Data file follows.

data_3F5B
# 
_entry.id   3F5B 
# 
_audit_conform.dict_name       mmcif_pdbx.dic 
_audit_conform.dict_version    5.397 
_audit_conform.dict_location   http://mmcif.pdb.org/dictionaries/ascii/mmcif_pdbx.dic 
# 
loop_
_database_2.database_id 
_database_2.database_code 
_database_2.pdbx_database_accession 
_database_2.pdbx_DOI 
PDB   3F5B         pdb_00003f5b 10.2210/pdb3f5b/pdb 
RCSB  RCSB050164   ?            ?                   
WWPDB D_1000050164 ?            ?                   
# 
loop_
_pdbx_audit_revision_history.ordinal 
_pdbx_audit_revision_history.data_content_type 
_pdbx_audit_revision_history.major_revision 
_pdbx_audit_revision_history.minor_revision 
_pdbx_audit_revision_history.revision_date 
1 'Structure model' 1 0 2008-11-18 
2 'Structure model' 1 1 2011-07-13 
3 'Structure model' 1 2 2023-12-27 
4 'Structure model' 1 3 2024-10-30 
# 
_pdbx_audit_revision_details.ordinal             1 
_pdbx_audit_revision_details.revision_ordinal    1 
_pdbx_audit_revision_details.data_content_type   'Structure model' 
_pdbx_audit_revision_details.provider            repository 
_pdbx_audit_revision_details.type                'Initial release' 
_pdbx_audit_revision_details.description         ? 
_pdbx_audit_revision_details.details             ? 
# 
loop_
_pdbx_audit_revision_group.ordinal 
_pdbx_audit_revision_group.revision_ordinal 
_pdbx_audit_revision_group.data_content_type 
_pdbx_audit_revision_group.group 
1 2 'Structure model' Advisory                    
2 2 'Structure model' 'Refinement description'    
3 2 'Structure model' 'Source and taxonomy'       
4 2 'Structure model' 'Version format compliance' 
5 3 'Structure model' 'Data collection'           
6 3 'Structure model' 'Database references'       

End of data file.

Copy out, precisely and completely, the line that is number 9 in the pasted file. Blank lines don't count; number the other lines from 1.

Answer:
loop_